For starters, I’ve been doing research under Dr. Meenakshi Dutt in the Chemical and Biochemical Engineering Department at Rutgers University since my sophomore year as an undergraduate student. (Here’s the new website, which I helped design.) She’s an amazing research advisor. I’ve learned so much from her about the process of doing research and presenting the research at conferences, in PowerPoint presentations and in poster presentations. She expects a lot from her research group, but at the same time, she understands that we have other obligations and lives outside of research. Because of her, and a few other amazing professors, I’ve decided to become a chemical engineering professor.
My project deals with simulating nanoparticles with polymers tethered to them — think hairy ping pong balls. They bounce around in a box and since the “hairs” are attracted to each other, they form clusters. The application of this can range from bioimaging for diseases and disorder to forming nanomaterials to targeted drug delivery. The “hair” can change based on the particular desired function or application.
This project started in the fall of 2013. Then, my graduate mentor and I worked on deciding which virus capsid — which virus’s protein shell — is the most effective and versatile. Then we had to coarse grain it. We didn’t want to simulate every atom on this protein shell. It would be too computationally expensive for the time scales we were aiming for (a few picoseconds). So coarse graining is a method of combining atoms into a single “bead” with certain attractive and repulsive properties. These properties change based on which atoms are coarse grained together. Then we had to choose the right polymer and coarse grain that.
Fast forward about 2 months later. We were able to coarse grain everything. Now we had to simulate the hairy nanoparticle. The simulations took FOREVER. We were using an IBM bluegene supercomputer, but even then, it took me probably 6 months to run all of my initial simulations.
About a year into this project, as a junior, Dr. Dutt decided that we should also look at a different version of the “hair”. We were initially just looking at a “hair” being one type of polymer. But what if the “hair” was a co-polymer? What hydrophobic effects would we see? What clustering effects would we see? So another collaborator, and a pretty good friend of mine, joined this project. So her version of the project took about another few months or so to finish her simulations.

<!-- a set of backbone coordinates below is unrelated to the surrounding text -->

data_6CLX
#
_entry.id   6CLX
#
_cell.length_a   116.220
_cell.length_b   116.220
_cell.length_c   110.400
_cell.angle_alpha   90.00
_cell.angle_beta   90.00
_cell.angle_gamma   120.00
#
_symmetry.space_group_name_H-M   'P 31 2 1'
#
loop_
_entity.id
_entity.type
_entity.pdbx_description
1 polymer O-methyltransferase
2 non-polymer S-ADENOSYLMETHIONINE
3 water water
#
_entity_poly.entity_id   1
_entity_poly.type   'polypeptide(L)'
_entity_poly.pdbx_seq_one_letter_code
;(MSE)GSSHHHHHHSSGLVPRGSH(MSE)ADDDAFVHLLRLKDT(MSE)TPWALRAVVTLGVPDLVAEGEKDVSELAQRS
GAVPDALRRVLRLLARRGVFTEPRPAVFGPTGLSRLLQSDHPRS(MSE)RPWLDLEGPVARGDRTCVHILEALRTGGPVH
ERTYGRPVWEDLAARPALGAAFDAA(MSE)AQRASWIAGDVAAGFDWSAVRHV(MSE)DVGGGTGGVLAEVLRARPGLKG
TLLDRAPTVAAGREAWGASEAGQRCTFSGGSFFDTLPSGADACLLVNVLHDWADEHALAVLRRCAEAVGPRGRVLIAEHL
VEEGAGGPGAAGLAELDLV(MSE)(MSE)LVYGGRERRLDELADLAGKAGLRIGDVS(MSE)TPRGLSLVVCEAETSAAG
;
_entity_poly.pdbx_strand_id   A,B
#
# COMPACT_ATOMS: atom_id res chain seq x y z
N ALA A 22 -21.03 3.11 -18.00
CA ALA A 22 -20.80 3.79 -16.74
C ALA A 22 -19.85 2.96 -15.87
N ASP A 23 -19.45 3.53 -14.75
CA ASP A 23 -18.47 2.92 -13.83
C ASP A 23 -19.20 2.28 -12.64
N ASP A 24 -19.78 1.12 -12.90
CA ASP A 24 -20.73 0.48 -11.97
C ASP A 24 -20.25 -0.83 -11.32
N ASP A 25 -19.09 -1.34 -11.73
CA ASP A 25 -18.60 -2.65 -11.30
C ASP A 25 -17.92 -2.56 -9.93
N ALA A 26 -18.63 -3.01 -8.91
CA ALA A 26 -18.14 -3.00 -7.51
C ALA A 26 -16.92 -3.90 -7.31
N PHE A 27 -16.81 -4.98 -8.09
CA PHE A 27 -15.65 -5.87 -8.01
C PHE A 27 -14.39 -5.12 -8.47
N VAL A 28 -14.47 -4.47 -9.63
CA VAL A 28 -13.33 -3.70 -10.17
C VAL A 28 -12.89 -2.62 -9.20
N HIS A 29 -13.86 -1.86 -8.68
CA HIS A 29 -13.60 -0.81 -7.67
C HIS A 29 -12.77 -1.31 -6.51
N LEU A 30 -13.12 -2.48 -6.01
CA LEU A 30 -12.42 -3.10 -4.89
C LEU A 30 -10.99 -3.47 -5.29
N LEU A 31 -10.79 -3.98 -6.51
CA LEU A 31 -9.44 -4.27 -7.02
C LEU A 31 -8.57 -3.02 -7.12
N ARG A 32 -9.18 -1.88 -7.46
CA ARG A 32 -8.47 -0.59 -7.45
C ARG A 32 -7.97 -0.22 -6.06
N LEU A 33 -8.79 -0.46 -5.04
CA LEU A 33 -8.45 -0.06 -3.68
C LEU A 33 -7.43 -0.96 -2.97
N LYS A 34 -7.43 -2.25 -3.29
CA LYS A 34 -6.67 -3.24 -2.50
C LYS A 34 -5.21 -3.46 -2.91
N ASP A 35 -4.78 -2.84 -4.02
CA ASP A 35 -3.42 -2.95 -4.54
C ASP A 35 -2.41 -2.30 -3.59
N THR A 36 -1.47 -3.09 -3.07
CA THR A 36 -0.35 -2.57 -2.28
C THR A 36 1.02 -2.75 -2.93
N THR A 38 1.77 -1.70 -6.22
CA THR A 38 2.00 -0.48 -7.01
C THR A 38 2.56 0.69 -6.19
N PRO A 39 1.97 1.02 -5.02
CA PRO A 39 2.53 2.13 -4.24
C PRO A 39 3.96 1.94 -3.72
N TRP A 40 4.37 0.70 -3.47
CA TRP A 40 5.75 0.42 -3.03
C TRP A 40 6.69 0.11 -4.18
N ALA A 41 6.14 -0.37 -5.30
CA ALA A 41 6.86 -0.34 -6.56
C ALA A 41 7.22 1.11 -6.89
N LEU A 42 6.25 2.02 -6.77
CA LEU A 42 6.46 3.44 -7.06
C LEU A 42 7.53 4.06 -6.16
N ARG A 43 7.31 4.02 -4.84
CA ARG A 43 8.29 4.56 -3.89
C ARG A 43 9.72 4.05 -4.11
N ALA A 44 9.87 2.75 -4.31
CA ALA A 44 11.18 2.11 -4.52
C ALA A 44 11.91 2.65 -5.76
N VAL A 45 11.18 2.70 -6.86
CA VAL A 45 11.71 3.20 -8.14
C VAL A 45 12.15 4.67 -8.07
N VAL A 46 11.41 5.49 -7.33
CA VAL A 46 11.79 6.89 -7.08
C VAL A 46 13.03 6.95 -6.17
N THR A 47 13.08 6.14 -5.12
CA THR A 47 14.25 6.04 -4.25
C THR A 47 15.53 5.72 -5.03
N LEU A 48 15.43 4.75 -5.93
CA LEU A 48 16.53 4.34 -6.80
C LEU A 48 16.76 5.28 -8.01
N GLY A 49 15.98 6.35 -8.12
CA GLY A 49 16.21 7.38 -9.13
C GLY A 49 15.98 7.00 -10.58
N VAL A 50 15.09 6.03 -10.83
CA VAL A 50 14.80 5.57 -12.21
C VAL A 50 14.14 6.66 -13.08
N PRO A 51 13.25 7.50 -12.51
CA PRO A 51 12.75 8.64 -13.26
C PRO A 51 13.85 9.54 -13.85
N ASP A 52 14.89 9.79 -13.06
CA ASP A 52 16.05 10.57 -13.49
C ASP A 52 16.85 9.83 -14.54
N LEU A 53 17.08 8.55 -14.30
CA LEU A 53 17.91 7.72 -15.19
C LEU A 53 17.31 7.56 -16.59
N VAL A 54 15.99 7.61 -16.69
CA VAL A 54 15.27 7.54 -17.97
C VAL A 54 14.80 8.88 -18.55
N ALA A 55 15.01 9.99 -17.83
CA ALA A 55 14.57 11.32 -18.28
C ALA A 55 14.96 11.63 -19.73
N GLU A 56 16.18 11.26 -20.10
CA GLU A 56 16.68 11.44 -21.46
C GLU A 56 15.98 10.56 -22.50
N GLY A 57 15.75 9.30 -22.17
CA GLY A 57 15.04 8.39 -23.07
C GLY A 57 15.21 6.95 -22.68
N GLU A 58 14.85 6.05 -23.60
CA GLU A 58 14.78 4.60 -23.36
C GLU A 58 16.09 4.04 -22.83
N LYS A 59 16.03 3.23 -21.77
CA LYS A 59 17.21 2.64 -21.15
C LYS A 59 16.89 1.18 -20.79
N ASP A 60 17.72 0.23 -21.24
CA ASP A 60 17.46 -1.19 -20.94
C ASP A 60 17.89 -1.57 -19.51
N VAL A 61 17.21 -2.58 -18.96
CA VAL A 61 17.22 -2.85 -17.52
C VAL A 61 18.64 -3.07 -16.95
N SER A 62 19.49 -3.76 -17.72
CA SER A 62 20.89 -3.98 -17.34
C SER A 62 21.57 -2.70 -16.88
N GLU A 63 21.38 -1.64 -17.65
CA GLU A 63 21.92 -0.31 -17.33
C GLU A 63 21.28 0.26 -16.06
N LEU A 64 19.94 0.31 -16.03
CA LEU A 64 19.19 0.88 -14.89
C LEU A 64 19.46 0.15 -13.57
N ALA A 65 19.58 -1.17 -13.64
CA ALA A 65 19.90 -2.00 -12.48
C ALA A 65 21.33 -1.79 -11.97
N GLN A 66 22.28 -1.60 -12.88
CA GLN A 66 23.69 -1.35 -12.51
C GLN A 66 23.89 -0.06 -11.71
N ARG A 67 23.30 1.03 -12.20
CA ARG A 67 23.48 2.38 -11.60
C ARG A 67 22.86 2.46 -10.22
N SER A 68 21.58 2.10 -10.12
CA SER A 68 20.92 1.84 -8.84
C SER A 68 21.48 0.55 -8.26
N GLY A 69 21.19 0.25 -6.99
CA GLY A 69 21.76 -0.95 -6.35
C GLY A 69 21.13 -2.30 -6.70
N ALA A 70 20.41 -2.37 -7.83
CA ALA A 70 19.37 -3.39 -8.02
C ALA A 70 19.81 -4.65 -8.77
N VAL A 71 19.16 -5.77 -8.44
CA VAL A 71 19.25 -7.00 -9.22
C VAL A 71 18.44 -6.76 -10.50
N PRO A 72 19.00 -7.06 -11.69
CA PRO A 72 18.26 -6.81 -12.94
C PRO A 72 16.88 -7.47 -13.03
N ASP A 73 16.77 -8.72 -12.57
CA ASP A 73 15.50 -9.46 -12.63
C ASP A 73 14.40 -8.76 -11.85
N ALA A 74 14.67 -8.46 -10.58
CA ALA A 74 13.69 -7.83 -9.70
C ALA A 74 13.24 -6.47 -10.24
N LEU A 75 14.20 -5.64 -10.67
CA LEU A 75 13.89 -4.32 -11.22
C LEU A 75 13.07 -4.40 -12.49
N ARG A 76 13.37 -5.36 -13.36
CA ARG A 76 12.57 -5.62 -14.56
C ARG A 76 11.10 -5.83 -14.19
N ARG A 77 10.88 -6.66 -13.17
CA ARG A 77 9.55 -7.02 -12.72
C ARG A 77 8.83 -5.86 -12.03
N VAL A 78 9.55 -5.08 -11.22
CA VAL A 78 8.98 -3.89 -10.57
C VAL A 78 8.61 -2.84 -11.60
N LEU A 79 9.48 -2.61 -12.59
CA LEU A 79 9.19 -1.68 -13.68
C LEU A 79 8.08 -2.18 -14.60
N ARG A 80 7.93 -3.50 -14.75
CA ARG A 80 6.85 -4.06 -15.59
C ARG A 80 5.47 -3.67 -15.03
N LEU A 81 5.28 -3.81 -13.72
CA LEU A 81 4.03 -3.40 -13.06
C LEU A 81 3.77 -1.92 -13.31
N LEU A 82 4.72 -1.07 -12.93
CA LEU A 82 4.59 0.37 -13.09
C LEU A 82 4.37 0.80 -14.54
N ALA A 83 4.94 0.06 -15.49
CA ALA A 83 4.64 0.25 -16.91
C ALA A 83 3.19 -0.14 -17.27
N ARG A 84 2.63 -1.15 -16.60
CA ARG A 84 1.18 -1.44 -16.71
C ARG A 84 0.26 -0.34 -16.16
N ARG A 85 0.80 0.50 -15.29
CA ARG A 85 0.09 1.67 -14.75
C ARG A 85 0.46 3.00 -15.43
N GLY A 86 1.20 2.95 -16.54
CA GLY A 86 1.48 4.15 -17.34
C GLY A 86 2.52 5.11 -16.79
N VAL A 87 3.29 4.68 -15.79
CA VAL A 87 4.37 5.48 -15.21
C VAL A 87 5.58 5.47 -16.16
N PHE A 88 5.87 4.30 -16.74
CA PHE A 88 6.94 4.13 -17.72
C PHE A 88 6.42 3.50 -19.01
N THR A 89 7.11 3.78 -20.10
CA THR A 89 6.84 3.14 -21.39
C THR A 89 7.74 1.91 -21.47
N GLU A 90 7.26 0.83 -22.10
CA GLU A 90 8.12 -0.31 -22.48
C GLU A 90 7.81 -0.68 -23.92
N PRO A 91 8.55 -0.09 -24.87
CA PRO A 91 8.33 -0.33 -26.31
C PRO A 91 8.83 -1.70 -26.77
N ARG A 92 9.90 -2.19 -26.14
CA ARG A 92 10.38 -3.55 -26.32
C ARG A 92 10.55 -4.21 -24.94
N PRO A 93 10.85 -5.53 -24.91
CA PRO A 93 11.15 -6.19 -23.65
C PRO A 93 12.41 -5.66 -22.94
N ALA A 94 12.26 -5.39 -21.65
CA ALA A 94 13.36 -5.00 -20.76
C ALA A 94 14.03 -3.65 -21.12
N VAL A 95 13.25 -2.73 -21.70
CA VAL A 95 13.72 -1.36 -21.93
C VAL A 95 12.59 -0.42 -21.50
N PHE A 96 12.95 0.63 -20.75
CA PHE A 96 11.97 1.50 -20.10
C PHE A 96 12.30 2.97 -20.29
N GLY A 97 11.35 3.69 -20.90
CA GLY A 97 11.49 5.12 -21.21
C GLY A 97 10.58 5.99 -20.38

And around this time, we had been working on writing different codes in MATLAB to analyze all of our data. To see how the clusters actually look. Shape, size, etc. Analyzing the data took another few months. Now we had to find places to publish the papers, and we had to wait for the call for papers, to submit a manuscript. So the waiting for the call from a materials research paper took a few months, in which we worked on the manuscript.
Now I’m a senior. We got the call, wrote the manuscript, edited all of our many graphs and charts and pictures, and submitted the manuscript. And waited. A few months later, we got our revisions. With about a month to finish editing and submit the revision. Basically, they said that our definition of what a cluster was needed to be changed. That meant we had to start with our first code, in which we found the average cluster size and so on. That meant that that new code with the new clustering code took a few days to run. With some of my data, that code took about 48hrs per simulation data. I had 20 to get through. And only a regular laptop to work with, no supercomputer. Imagine how stressed I was with getting everything finished. And the editing of the manuscript. And the editing of the graphs and charts and pictures.
Thankfully we just made the deadline. And now, we wait some more. And hope and pray that the reviewers accept our revisions and don’t ask us to submit another revised manuscript.
This got me thinking though… is it a wonder that the scientific academic community is so cutthroat? If 3 years’ work can be useless based on reviewers’ of a journal, imagine a Ph.D student’s work?